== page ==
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Bangladesh has ranked 88th out of 117 nations on the Global Hunger Index (GHI) 2019 with a score of 25.8, which is higher than India and Pakistan.

Pakistan ranked 94 with a score of 28.5 while India ranked 102 with a score of 30.3 in terms of severity of hunger, according to the GHI report 2019.

The country with the severest problem of hunger at rank 117 of the index is the Central African Republic.

The GHI calculates the levels of hunger and undernutrition worldwide. The four indicators for the index are undernourishment, child stunting, child wasting and child mortality.

Concern Worldwide and Welthungerhilfe jointly publish the GHI report every year to comprehensively measure and track hunger at the global, regional, and country levels and trigger action to reduce hunger around the world.

According to the report, India’s GHI indicator values have an outsized impact on the indicator values for the South Asian region. India’s child wasting rate is extremely high at 20.8 per cent -the highest wasting rate of any country in this report for which data or estimates were available. Its child stunting rate, 37.9 per cent, is also categorized as very high in terms of its public health significance.

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Outside of India, two countries in South Asia have made significant advances in child nutrition, and their experiences are instructive. A 2015 study sought to identify the reasons behind the decline in stunting in Bangladesh at the national level from 58.5 per cent in 1997 to 40.2 percent in 2011.

The study attributed the decrease primarily to rising household wealth associated with pro-poor economic growth and gains in parental education, as well as health, sanitation, and demographic factors reflecting decreased fertility rates.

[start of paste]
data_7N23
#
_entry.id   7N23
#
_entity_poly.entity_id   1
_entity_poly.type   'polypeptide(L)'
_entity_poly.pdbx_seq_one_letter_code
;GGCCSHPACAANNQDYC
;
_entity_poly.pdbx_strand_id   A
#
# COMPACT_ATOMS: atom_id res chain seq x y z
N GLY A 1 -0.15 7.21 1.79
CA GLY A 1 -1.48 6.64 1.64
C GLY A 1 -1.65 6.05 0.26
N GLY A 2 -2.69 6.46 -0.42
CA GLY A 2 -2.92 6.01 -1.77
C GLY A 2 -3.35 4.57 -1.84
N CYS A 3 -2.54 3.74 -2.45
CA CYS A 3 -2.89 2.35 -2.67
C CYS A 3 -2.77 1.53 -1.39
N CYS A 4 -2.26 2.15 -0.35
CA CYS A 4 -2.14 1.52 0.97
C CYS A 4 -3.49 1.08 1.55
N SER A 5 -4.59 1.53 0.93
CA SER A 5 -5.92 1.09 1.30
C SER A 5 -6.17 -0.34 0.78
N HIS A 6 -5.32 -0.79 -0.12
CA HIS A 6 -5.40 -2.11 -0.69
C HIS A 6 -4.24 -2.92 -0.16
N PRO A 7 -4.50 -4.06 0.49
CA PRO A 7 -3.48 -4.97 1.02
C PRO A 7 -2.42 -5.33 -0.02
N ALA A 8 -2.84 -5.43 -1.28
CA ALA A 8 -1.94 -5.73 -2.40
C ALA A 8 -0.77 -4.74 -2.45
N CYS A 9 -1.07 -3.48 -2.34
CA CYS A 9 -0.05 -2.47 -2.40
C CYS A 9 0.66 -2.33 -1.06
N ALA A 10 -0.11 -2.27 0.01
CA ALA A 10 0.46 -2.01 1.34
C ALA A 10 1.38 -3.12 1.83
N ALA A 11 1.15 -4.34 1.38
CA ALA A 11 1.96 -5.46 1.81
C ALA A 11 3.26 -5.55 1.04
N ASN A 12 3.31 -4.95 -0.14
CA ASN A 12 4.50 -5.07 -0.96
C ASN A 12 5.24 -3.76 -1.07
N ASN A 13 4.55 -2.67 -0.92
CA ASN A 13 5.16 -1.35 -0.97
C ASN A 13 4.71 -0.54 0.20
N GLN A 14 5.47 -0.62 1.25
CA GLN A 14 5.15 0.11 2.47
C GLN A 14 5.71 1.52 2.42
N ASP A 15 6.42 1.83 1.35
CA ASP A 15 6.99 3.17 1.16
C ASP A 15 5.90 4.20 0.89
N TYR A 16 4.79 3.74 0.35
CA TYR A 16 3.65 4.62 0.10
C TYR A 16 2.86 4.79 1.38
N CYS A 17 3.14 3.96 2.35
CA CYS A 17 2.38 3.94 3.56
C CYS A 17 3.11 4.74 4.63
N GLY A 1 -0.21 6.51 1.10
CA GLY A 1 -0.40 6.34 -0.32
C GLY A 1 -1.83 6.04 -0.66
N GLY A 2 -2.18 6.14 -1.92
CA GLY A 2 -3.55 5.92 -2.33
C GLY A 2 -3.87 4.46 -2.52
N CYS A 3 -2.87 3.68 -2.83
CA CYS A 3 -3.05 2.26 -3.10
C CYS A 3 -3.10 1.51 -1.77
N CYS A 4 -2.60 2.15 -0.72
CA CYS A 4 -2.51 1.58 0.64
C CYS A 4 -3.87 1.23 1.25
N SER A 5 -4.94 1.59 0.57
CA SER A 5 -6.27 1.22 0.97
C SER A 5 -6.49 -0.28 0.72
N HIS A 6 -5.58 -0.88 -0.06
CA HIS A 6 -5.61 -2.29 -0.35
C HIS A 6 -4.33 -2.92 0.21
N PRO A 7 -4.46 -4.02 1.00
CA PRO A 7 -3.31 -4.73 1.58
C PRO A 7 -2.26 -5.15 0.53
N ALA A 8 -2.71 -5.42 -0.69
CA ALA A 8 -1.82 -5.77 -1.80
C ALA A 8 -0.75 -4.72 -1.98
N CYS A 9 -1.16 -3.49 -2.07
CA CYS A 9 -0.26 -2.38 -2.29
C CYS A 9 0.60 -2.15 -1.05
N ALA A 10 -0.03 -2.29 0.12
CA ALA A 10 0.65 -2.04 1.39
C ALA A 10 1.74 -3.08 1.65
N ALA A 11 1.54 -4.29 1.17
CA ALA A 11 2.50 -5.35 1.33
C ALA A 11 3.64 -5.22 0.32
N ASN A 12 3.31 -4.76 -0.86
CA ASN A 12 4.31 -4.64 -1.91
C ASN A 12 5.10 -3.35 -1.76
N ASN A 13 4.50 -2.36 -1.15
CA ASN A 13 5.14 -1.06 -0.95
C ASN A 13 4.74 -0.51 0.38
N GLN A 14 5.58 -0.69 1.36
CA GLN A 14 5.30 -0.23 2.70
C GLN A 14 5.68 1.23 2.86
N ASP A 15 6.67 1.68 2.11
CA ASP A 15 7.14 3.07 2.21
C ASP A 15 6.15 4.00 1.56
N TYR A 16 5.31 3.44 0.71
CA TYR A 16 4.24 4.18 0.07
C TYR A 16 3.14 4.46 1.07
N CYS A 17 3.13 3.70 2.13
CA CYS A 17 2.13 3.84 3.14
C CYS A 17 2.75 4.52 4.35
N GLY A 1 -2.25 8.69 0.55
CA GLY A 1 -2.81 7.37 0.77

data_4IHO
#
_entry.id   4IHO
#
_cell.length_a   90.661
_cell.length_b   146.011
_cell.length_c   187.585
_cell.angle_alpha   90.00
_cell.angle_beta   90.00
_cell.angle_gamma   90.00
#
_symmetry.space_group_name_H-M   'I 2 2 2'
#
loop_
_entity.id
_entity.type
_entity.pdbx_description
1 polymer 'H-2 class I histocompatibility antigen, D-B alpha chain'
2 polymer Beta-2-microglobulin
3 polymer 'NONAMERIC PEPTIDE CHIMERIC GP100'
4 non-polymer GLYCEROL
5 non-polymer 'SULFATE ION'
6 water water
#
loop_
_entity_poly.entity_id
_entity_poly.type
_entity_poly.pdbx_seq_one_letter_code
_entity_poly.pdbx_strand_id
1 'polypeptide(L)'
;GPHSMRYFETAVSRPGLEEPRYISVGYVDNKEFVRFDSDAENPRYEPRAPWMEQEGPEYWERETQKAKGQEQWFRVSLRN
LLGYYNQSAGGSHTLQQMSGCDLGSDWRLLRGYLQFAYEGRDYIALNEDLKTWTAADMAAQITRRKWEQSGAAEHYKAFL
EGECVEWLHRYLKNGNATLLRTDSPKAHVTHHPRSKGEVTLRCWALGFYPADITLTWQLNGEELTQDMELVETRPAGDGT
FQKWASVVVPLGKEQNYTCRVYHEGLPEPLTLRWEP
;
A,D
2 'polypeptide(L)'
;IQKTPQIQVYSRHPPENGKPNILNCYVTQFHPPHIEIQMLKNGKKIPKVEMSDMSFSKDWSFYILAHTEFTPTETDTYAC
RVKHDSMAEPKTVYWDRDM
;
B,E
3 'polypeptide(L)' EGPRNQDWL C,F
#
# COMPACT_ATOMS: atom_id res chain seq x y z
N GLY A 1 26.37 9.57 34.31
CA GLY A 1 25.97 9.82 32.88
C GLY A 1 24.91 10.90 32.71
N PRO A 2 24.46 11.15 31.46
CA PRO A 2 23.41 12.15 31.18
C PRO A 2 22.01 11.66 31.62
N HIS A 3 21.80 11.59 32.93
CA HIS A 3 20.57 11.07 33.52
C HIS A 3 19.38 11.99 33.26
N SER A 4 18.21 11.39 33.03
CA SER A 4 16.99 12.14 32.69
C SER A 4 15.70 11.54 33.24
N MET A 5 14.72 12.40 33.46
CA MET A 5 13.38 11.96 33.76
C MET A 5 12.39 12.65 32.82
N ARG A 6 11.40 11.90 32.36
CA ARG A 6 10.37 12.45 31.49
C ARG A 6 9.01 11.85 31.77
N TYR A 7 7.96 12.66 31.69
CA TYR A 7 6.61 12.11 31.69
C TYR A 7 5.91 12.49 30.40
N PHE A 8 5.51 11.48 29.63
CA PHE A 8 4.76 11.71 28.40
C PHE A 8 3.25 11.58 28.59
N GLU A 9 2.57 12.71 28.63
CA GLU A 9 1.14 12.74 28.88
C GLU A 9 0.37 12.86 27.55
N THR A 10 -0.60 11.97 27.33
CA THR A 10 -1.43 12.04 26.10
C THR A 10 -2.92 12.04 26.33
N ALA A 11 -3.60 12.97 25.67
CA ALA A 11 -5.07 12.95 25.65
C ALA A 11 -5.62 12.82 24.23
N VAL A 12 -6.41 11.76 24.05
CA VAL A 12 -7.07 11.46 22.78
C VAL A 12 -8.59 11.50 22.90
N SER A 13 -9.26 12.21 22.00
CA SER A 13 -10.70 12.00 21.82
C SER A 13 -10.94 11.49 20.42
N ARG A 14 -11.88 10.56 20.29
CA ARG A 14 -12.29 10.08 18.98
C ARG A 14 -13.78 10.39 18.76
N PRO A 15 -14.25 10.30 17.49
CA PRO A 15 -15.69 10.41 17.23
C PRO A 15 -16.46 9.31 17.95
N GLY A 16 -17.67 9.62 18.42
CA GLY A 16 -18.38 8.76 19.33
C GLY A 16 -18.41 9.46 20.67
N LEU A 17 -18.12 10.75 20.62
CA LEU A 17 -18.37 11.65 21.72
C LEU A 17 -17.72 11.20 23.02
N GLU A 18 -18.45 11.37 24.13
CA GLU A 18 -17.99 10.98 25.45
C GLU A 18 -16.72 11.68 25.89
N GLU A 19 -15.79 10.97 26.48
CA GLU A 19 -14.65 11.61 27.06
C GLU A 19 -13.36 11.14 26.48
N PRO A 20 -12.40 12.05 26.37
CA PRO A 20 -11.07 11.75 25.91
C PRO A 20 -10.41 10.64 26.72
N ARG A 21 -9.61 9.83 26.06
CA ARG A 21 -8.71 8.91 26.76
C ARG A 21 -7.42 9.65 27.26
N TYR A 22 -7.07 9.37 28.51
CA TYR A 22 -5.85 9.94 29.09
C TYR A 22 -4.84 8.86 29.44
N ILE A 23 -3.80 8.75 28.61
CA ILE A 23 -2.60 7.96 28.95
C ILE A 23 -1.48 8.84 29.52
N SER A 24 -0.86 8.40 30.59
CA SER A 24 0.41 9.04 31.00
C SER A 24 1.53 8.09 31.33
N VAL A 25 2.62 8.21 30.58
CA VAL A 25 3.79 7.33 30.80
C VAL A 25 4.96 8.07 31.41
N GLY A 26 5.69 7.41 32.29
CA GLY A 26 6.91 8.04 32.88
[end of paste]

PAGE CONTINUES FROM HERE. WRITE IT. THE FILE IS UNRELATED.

The authors conclude that success in this area can be achieved with robust economic growth and attention to “nutrition-sensitive” sectors such as education, sanitation, and health.

Nepal’s remarkable reduction in child stunting from 56.6 per cent in 2001 to 40.1 per cent in 2011 is associated with, and likely attributable to, increased household assets (a proxy for household wealth), increased maternal education, improved sanitation, and implementation and use of health and nutrition programs, including antenatal and neonatal care.

However, the 2019 Global Hunger Index (GHI) indicates that the level of hunger and undernutrition worldwide falls on the cusp of the moderate and serious categories, at a value of 20.0. This value reflects a decline in the global GHI score in each period examined since 2000, when the global GHI score was 29.0 and fell into the serious category.

The achievement coincides with a decline in poverty at the global level from 28.6 per cent in 1999 to 9.9 per cent in 2015, the report said, adding that the poverty and hunger are closely correlated. 

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